As is unavoidable, perhaps, when as now, a change of editorship occurs, certain matters, already presumed to be finally settled, come up again for discussion. Our selection of a name for this journal has evidently been exercising the minds of a good many of our friends, and the question is frequently put, ” Why The BROOKLANDS GAZETTE ? ” ” Surely you are not going to confine yourselves to sporting events which take place at Brooklands, on the Track, to the exclusion of road races and hill climbs, and other similar matters, and if you are not, surely the present title is misleading, and is likely to give outsiders and possible readers the erroneous impression that the scope of the journal is limited, too much so, perhaps to interest them, with the result that many pass it by who would otherwise take it.” N ow while we appreciate that there may be a certain amount of sound argument behind this theory, and while ve tender our best thanks to those of our friends who have evinced so much interest in us as to trouble to bring this matter before us, we nevertheless continue to hold the opinion that, in choosing the name The BROOKLANDS GAZETTE, which we did only after long and careful consideration, we have done the right thing. Brooklands is the head and front of all motoring sport which takes place in this country. Brooklands sets the lead, and it is on Brooklands that track records are made which are recognised in this country as official. Brooklands is to the sporting fraternity what Westminster, and the Houses of Parliament, is to the country at large. The title The BROOKLANDS GAZETTE no more limits our sphere of interest to the Brooklands track itself than does the name Westminster Gazette signify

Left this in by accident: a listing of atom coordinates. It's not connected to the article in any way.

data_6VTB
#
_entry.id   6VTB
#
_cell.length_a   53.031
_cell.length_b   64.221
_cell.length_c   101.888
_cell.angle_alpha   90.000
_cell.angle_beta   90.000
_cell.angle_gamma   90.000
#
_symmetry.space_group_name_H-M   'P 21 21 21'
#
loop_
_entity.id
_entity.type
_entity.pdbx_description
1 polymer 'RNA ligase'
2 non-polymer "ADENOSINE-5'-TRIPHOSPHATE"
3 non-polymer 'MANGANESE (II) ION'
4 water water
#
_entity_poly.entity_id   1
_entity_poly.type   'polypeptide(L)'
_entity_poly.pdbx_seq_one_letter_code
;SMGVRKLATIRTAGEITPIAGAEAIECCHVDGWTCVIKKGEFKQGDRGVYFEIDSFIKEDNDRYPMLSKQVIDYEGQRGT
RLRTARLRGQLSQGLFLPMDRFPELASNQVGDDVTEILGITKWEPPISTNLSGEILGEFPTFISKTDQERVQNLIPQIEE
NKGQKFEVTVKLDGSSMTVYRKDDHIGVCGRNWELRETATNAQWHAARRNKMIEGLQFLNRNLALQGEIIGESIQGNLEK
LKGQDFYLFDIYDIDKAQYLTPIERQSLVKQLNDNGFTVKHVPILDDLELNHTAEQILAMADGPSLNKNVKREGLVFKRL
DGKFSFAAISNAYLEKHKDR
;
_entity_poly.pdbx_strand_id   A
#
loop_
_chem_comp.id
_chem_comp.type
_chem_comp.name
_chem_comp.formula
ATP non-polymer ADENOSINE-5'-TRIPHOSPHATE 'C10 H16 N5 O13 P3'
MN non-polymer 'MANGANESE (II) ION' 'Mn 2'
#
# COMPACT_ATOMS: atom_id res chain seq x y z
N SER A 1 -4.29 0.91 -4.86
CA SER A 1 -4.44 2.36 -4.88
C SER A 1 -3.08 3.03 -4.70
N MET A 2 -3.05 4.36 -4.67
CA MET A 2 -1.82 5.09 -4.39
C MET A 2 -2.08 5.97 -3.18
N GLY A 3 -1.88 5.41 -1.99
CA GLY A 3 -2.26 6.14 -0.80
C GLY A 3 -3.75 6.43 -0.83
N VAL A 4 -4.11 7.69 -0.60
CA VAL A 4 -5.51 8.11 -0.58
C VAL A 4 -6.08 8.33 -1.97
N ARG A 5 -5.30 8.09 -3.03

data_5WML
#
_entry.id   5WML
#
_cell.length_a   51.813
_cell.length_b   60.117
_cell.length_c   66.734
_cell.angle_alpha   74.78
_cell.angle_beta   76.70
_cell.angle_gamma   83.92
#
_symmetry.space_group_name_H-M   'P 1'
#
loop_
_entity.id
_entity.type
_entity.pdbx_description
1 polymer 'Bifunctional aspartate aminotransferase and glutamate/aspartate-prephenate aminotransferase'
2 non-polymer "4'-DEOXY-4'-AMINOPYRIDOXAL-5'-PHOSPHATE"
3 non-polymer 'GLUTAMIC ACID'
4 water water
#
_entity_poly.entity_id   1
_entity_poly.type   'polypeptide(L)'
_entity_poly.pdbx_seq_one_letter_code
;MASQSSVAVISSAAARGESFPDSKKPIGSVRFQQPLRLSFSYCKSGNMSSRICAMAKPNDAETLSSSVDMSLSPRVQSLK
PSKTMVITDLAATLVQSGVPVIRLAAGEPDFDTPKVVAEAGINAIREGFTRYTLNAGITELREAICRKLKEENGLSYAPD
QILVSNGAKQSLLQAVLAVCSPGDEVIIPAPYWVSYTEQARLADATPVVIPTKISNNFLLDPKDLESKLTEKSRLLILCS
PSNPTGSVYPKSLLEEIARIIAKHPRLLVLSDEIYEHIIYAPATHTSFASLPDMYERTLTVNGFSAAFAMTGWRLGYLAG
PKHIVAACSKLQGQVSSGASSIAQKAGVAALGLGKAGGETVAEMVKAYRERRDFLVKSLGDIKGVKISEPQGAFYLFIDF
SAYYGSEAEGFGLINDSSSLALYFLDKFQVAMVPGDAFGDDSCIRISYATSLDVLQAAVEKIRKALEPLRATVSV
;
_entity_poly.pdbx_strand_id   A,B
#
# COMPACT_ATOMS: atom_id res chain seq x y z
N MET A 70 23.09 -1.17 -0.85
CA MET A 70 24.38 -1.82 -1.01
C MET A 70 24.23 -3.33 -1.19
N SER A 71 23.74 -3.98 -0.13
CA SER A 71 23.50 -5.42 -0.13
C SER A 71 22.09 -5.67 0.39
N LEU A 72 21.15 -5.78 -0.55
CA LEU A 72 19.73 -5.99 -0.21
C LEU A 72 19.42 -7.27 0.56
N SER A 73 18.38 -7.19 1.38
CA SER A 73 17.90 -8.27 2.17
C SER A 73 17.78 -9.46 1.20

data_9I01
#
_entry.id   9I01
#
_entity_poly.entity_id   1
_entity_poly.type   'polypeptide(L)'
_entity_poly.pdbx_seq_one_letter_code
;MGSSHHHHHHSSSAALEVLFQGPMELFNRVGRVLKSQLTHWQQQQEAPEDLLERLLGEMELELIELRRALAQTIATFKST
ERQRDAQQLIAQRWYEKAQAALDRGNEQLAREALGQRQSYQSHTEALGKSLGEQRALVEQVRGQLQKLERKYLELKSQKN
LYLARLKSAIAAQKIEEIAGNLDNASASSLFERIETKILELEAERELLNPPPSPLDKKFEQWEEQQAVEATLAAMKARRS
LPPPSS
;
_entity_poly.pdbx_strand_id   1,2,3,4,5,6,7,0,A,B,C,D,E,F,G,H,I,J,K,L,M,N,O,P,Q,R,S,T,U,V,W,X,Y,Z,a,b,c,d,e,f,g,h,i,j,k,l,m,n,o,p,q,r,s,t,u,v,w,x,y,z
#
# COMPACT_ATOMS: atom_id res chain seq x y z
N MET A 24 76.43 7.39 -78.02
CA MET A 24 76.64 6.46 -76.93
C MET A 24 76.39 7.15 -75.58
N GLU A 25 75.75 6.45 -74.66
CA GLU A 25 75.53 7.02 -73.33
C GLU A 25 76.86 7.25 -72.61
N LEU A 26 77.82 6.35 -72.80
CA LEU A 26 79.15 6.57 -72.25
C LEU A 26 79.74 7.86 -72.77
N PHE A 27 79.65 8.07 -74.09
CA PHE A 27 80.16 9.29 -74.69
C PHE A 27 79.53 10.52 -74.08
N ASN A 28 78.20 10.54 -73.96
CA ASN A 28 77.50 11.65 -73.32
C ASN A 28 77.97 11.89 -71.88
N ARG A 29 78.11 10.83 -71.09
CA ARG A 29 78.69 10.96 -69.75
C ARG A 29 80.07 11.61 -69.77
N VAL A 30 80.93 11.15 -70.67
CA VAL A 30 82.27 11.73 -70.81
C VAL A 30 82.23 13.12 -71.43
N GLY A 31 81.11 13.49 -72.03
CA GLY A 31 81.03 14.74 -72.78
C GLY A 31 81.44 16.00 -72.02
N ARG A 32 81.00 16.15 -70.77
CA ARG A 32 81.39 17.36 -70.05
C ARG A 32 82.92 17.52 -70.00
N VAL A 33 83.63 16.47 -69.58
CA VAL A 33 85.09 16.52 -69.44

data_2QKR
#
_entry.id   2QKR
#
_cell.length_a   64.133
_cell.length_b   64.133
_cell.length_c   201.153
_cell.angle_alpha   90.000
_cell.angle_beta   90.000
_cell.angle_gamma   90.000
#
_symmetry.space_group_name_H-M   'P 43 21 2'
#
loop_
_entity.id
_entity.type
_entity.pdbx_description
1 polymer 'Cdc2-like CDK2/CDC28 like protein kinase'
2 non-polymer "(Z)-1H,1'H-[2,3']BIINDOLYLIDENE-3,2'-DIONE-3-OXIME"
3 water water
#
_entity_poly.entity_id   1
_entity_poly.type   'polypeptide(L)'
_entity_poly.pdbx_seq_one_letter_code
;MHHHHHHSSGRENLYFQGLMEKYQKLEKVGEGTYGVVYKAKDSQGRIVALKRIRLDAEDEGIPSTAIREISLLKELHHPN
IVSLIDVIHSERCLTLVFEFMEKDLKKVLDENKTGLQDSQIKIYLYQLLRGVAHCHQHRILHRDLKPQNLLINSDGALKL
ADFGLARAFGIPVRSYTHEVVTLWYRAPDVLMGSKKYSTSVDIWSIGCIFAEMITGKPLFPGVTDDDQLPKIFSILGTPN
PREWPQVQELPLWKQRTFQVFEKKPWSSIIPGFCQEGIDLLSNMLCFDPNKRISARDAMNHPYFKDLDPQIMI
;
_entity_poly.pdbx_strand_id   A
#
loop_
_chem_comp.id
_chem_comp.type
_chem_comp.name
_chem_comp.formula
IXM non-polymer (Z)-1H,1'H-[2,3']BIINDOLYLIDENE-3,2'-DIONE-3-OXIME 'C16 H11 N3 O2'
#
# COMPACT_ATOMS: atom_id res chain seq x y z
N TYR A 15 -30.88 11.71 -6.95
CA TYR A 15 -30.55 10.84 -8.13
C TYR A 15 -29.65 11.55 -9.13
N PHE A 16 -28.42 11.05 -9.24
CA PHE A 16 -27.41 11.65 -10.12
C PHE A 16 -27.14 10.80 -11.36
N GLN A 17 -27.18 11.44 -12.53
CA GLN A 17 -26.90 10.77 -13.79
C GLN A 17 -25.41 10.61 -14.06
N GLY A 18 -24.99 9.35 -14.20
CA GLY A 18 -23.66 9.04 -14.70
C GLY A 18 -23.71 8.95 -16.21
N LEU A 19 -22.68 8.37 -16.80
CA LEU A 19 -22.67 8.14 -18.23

that the whole interest of that paper, its editorial staff, and its readers is confined to what goes on in Parliament. The scope of the Westminster Gazette in that regard, is world-wide, and the scope of The BROOKLANDS GAZETTE is equally world-wide, in its own field, that of motoring sport, and in motoring wherever it is allied to sporting events in any shape or form.
Having thus defined our sphere of action, or, as is nearer the truth, having explained that we recognise no artificial limits, our objective, an indication of the niche which we are to fill in motoring journalism, is of complementary interest. We may best introduce it by stating our views and beliefs in the matter of motor sports and its place in the general scheme of progressive motoring. We are firm believers in the value of racing for improving the breed of cars. Every branch of motoring sport has its proper station in this field, nor is pride of place to be given to any one branch. Neither Hill Climbs, Road Races, Reliability Trials, nor Races at Brooklands may claim to be exclusive in their usefulness in eliminating the unfit, except in so far as extraneous circumstances, the adventitious limitations which the law of the land puts upon road races, compel us to rely on Brooklands for the performance of real strength and power-testing speed events. On that account, that is, for a reason which is beyond our control, we look upon Brooklands as the primary testing ground of all motor vehicles. It is on Brooklands that their weak
points of construction, their springing, braking, and their durability can properly be disclosed, and only on Brooklands can they be properly tested in all those departments at once. We therefore pin our faith to Brooklands. We opine that no car which has not, in some form or other, been put through the mill on that track, has acquired the Hall Mark by which a good car is known.